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Convert 32 bit to 64 bit and handling size incompatibilities RRS feed

  • Question

  • Given the example

    vector<BYTE>  myVector;
    ... fill the vector with bytes
    Transmit( &myVector[0], myVector.size() );

    void Transmit( BYTE *pSrc, ULONG len )
    {
       ....
       WinUsb_WritePipe( ..., len, ... );
    }

    WinUsb_WritePipe only takes a ULONG. This is fixed regardless of 32/64 bit.

    Code compiles fine under 32 bit. Warnings under 64 bit about the size
    mismatch of myVector.size() and ULONG.

    Now the philisophical question. What is the best/accepted way to
    promote compatability?

    1) change Transmit( BYTE *pSrc, size_t len )
          assert(len < max ULONG )
          ....
          WinUsb_WritePipe( ..., ULONG(len), ... )

    2) use a function and modify the invocation
             template<typename T>
             ULONG Legacy32( T s )
                {
                  assert( s < max ULONG )
                 return ULONG(s);
                }

             Transmit( &myVector[0], Legacy32(myVector.size()) );
    3) ?? other options

    Thursday, April 11, 2013 9:45 PM

Answers

  • Transmit( BYTE *, size_t) and cast within the function. you can have a check for truncation, something like this

    #if _WIN64

    if (Size > ULONG_MAX) { // DbgBreakPoint(); or whatever you want }

    #endif

    in one specific spot and handle it. clearly only a problem if you have more than 4 GB of data in your vector.


    d -- This posting is provided "AS IS" with no warranties, and confers no rights.

    Monday, April 15, 2013 5:32 PM

All replies

  • 1) change Transmit( BYTE *pSrc, size_t len )

          assert(len < max ULONG )
          ....
          WinUsb_WritePipe( ..., ULONG(len), ... )

    2) use a function and modify the invocation
             template<typename T>
             ULONG Legacy32( T s )
                {
                  assert( s < max ULONG )
                 return ULONG(s);
                }

    The main philosophical question aside, I hope you're aware
    that those assert macros will only be functional in a Debug
    build. You will have no checks from them in a Release build.

    - Wayne

    Thursday, April 11, 2013 10:56 PM
  • I think that the first variant is acceptable if you do not want to make changes in multiple places. If changes are allowed, then consider this option as well: ‘Transmit(const vector<BYTE> & v)’.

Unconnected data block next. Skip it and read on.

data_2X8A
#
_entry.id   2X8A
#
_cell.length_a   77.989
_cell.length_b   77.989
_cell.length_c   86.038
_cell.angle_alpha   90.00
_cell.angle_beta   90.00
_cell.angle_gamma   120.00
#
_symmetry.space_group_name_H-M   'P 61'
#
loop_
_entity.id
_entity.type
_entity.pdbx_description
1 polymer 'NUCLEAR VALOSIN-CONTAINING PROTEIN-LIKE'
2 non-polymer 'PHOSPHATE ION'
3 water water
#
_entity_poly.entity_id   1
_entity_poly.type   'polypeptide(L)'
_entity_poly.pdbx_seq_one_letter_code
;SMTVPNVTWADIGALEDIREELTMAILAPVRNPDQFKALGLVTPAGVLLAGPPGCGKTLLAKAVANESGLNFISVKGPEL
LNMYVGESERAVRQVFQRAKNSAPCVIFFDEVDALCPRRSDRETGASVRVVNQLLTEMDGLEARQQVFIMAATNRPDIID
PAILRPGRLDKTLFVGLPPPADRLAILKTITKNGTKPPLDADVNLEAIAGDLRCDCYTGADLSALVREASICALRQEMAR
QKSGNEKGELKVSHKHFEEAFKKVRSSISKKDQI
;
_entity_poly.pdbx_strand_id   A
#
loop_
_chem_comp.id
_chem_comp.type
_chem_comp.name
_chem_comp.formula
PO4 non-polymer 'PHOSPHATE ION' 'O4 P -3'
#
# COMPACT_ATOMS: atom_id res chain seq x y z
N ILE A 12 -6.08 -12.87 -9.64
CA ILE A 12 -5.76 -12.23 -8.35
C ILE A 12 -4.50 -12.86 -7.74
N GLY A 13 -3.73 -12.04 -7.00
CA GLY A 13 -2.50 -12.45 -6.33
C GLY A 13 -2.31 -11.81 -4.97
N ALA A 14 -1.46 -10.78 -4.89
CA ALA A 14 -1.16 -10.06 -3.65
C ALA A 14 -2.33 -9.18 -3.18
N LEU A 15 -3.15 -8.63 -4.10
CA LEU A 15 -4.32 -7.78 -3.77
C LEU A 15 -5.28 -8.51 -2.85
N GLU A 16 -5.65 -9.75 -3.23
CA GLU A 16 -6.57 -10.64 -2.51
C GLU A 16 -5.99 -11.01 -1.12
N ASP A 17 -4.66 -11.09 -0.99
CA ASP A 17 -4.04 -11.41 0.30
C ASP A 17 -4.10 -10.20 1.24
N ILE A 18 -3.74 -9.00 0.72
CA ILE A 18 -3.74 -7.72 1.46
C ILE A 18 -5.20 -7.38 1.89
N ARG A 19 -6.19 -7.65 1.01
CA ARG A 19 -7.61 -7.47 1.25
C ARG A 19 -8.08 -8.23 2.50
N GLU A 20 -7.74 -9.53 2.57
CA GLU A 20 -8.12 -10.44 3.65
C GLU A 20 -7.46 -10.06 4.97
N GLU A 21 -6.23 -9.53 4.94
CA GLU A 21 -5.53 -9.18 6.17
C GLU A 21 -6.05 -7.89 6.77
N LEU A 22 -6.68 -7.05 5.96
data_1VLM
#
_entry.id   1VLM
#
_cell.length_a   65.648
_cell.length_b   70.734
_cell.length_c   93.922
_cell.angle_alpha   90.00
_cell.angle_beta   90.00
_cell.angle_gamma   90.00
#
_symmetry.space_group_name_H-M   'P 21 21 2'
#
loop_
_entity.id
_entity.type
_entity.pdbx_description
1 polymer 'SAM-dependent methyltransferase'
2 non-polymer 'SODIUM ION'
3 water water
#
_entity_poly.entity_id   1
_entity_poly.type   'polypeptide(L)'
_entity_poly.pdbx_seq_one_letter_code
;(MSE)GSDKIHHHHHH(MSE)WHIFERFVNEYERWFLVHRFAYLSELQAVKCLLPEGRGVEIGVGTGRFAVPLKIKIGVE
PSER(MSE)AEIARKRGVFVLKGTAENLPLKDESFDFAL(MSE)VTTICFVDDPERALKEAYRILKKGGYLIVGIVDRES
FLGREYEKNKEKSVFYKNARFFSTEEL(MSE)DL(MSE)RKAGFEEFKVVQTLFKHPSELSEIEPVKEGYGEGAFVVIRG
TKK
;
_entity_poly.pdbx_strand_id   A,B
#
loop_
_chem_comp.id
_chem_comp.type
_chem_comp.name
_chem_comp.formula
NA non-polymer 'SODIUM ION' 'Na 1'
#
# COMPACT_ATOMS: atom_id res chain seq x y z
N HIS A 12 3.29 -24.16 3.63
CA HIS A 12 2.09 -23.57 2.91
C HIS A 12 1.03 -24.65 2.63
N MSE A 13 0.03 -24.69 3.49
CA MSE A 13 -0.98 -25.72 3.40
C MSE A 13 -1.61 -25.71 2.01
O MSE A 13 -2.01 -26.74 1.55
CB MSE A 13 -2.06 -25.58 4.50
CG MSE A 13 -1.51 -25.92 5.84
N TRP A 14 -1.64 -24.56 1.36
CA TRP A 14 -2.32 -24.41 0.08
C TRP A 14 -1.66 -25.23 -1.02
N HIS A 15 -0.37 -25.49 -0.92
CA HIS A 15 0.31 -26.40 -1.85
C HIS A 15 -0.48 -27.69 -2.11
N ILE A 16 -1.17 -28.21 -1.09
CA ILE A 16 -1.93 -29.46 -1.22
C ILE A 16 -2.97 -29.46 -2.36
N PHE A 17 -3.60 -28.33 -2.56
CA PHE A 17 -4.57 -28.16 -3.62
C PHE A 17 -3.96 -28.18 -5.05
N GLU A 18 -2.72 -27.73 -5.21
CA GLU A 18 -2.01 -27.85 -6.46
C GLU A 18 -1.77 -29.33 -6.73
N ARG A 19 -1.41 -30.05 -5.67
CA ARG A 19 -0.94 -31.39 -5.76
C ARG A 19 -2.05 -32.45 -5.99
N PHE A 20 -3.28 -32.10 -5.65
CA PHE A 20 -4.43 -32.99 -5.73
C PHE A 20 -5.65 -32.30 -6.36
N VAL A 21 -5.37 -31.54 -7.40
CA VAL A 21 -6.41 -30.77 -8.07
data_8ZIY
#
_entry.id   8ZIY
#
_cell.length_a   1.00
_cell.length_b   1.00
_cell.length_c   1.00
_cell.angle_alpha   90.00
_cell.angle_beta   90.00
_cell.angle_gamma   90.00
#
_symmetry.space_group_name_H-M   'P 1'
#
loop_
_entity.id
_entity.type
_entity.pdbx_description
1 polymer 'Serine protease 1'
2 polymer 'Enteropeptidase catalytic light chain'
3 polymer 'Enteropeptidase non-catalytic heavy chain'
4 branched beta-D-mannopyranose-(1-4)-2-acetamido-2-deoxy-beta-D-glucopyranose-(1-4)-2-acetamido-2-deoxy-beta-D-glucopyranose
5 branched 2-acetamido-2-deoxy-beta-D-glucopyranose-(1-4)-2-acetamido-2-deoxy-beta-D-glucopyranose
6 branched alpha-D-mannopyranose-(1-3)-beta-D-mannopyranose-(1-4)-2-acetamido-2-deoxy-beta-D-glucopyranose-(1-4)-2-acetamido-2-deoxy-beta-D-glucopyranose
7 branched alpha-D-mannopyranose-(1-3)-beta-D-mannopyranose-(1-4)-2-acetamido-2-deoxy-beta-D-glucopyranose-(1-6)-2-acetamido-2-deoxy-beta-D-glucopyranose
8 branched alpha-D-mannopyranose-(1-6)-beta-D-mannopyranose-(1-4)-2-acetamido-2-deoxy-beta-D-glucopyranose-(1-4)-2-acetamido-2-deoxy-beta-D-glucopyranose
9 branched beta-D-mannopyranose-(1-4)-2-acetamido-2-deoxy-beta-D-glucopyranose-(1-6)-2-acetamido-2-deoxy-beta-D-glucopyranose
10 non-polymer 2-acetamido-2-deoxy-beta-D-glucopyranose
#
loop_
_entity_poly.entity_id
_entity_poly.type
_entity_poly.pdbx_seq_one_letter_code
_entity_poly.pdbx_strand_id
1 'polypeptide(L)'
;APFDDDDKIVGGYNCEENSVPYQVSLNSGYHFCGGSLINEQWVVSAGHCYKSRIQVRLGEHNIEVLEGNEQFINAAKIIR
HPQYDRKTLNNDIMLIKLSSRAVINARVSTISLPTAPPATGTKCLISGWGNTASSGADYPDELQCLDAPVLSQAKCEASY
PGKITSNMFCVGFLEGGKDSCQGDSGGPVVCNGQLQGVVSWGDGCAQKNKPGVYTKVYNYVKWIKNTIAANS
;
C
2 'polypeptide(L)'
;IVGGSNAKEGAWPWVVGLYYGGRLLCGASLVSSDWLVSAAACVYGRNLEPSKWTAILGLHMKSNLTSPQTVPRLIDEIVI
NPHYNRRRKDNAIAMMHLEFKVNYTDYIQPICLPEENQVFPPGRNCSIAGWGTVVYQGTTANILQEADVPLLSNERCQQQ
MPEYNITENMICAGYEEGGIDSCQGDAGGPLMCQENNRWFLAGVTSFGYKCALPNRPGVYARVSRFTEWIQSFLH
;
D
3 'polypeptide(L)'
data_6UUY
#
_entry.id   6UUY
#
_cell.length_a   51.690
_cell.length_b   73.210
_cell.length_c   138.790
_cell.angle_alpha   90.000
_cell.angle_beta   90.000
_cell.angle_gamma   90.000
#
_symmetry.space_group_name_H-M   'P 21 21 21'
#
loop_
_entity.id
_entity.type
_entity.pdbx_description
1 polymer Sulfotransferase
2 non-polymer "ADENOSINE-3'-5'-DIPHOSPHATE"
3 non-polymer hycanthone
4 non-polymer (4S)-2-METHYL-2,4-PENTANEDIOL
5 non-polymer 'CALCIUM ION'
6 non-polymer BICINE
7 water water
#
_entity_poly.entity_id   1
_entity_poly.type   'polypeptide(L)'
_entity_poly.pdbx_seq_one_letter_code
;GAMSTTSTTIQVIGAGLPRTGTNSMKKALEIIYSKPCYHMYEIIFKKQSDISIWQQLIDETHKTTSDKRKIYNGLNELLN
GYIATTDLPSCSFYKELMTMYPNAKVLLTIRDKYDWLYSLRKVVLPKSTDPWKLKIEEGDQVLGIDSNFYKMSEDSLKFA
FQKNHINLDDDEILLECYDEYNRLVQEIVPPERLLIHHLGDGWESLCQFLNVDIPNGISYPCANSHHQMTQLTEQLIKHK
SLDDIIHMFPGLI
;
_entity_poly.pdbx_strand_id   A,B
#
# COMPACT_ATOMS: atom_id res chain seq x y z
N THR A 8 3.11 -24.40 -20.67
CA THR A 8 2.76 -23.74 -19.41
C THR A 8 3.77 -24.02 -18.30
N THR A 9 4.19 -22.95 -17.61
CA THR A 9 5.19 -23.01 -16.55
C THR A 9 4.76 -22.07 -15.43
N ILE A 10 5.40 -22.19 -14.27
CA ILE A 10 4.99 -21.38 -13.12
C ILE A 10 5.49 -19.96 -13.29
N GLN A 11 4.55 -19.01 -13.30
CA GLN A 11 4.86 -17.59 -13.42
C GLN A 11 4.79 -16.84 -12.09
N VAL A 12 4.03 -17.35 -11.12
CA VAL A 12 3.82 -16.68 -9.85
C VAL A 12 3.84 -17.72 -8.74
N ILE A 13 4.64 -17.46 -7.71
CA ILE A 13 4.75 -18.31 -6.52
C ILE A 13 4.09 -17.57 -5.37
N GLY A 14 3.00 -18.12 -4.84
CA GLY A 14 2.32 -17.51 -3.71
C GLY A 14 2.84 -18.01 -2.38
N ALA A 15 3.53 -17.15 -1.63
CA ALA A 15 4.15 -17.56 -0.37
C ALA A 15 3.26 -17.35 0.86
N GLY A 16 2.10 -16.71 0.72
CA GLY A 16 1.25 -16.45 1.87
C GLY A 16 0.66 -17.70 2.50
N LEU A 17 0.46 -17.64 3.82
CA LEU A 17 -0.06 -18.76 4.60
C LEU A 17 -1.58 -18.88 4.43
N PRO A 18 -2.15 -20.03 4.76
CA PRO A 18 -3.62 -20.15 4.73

Friday, April 12, 2013 5:23 AM
  • Yes I'm aware of that. Given that we only transmit in sizes of less than 10K I don't expect any issues. I would really love to have a compile time check but that's not going to happen.
    Friday, April 12, 2013 12:27 PM
  • Not all locations that call Transmit store the buffer in a vector. It's locations that do that are causing problems. We could implement a Transmit( const vector<BYTE> &v) but it would simply turn around and call the Transmit( BYTE *, ULONG ). I would still be left with the problem of downsizing the vector.size() to a ULONG.

    My philosophical debat can be boiled down to

    Transmit( BYTE *, ULONG );  // can't transmit more than 4GB. Interface documents the restriction

    Transmit( BYTE *, size_t );   // surprise truncation in 64bit mode. Rely on comments in the header

    Friday, April 12, 2013 12:42 PM
  • Hi ,

     

    I think your issue should be raised in the  Windows WDK and Driver Development Forum

     I believe they will know more information of this issue than us, and I will move this one to that forum.

     

    Thanks for your understanding,

     

    Best regards,

    Jesse


    Jesse Jiang
    MSDN Community Support | Feedback to us
    Develop and promote your apps in Windows Store
    Please remember to mark the replies as answers if they help and unmark them if they provide no help.

    Monday, April 15, 2013 7:25 AM
  • Transmit( BYTE *, size_t) and cast within the function. you can have a check for truncation, something like this

    #if _WIN64

    if (Size > ULONG_MAX) { // DbgBreakPoint(); or whatever you want }

    #endif

    in one specific spot and handle it. clearly only a problem if you have more than 4 GB of data in your vector.


    d -- This posting is provided "AS IS" with no warranties, and confers no rights.

    Monday, April 15, 2013 5:32 PM
  • Thanks. That's what we did. We were a little more harsh than a debug break. We took the USB device offline, after logging the appropriate message.
    Tuesday, April 16, 2013 1:04 PM